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A design for life

There is a great culture clash at the heart of corporate governance. One side is knee-deep in codes, formality and process. The other simply looks at what is happening in an organisation and applies a common-sense test of whether things are working well, or badly.

The problem arises when the two get caught up together. Process gets in the way of clarity of thought. The freedom of common sense finds itself at odds with a formal method of reaching the same result.

A good example of this is some of the work that has come out of the Financial Reporting Council (FRC) over the last few years. Its programme of publications and initiatives around the central idea of getting rid of clutter – from the verbiage in annual reports and other communications to shareholders and stakeholders to the overload of figures and extraneous information – has worked well.

However, companies tend to be organised through process-driven corporate governance. Various routes of communication take us from the stakeholders, shareholders and the audit committee to the board of directors; or from external auditor and the audit committee to the finance director; or from the board of directors down to the external auditor via the audit committee. Formal methodologies for communications between these groups can start to get in the way. The sheer complexity of the different routes says it all.

Amid all this, the elements of common sense you gain from a clear mind can come unstuck. Messages become diluted. The originality of an idea becomes dulled. A bright, thoughtful initiative runs out of steam. But the process-driven memos, reports and assessments continue undeterred. And they tend to win.

This is why initiatives to remove clutter are so important in this field. They have a by-product as well. Once clarity of thought can be seen as the benchmark, then other issues become clearer. Actions which would not have been seen as necessary suddenly spring to mind. The company becomes a better place. Eventually this is turned into shareholder value, and everyone goes home happier.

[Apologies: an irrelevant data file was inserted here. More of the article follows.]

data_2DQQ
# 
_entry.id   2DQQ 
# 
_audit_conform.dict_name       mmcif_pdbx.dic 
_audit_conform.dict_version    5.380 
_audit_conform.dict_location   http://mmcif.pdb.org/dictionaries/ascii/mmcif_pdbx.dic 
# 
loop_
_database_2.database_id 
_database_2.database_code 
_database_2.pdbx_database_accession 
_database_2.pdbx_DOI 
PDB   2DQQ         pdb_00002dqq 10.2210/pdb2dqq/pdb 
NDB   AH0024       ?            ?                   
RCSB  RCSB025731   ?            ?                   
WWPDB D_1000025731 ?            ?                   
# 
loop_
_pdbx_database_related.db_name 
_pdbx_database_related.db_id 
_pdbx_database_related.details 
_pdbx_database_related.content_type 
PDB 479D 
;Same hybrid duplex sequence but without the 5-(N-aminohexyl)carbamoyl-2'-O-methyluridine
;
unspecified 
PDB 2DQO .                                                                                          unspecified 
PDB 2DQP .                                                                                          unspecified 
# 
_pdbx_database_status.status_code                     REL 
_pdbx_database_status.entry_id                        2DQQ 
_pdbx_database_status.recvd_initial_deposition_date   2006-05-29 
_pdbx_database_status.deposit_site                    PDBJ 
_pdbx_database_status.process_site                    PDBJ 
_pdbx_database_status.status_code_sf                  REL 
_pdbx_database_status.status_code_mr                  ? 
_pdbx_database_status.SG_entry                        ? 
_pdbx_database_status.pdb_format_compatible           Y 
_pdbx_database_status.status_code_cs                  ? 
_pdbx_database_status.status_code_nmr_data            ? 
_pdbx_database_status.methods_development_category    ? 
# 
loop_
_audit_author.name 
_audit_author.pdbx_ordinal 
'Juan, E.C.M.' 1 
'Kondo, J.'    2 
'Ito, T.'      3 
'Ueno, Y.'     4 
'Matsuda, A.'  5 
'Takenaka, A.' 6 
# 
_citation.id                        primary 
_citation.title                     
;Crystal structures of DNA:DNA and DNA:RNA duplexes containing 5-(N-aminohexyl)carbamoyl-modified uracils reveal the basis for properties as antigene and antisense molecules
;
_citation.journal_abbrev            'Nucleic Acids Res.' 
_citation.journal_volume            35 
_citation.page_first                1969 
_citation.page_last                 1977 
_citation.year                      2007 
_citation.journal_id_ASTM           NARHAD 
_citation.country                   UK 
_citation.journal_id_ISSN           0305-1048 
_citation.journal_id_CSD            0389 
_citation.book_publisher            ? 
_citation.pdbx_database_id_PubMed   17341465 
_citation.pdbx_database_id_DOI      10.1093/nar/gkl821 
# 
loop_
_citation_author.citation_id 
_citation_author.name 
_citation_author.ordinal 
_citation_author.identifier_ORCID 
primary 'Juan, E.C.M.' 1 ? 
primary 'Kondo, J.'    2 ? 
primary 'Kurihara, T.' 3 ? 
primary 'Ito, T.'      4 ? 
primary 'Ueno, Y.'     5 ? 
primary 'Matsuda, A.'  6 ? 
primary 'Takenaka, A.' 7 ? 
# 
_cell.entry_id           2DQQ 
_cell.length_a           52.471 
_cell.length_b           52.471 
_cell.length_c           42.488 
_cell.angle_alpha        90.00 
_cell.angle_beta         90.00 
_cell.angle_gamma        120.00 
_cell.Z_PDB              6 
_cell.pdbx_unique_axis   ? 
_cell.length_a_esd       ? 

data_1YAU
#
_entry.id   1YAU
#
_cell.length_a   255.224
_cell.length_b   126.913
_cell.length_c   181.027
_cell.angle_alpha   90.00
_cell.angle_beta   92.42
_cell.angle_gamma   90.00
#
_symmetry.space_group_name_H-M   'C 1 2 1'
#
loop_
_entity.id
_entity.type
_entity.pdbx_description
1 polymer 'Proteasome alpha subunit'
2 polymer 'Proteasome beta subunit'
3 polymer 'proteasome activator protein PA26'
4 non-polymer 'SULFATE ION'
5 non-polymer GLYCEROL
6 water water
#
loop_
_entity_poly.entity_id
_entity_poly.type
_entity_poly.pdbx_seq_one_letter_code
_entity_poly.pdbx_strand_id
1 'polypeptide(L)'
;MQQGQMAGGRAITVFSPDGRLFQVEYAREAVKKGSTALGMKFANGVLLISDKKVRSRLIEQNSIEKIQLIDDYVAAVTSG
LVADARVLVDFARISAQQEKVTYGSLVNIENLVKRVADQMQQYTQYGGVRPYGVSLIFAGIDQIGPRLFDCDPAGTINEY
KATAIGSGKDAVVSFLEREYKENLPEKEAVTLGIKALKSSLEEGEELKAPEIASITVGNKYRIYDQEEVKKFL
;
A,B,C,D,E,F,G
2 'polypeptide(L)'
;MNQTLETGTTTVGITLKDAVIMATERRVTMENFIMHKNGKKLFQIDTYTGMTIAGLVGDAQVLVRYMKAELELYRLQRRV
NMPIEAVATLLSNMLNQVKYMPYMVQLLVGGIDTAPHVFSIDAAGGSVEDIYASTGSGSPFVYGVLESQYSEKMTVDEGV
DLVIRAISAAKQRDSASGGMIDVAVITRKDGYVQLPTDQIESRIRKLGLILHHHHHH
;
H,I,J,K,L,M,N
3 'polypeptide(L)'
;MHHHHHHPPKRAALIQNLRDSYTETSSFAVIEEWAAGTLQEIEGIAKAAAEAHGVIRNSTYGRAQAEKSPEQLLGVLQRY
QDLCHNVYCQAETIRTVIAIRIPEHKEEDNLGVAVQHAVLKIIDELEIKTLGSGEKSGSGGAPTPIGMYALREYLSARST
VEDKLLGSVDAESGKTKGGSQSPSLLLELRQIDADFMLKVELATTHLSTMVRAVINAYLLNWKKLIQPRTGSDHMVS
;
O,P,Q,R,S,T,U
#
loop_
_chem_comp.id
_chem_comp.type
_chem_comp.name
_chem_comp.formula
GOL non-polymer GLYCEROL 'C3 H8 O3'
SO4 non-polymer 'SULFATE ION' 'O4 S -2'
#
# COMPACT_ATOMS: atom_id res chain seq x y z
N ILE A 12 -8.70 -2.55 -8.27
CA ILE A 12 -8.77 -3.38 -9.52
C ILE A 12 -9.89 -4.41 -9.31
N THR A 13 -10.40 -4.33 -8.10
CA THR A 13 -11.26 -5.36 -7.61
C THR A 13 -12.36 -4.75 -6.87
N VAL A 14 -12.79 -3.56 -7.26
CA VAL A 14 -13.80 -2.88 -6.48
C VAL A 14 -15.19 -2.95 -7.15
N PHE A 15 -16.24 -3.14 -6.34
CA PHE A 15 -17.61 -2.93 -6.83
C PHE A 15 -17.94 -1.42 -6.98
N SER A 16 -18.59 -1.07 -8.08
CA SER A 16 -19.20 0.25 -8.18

The drive behind the FRC’s continued efforts to remove clutter was one man who stuck at the task: Ian Wright, FRC director of corporate reporting. He retired at the end of March, but his influence lives on in the publication of the latest instalment in his de-cluttering programme – Cutting Clutter: Combating clutter in annual reports.



It provides a template for people to cut through the process and behavioural barriers to clear thinking. As it says in the report: “Understanding the behavioural influences leading to clutter is key. All of those involved in the annual report process are influenced by others’ behaviours; the combined effect is often a barrier to cutting clutter. For example, the lack of agreement over what materiality means from a disclosure perspective results in each reviewer erring on the side of caution.” It provides clear guides for how to get rid of the behavioural barriers. In a series of spreads, the report also features “disclosure aids” that clearly provide the steps in the thought process and in the way that the reports are put together which should start to remove the clutter.

So the report does exactly what is required. It gives companies a way of overcoming the fossilised process that has become embedded. And it gives them the tools and templates to think things anew in simpler and clearer forms.

It will not be easy. The spread that deals with the chairman’s report will not appeal to the traditional ego-driven chairman, who will probably be driven to equally traditional fury at not having his usual blather spread over page after page. But companies taking all this to heart will find that they can overcome process with common sense.

The FRC report can be downloaded here

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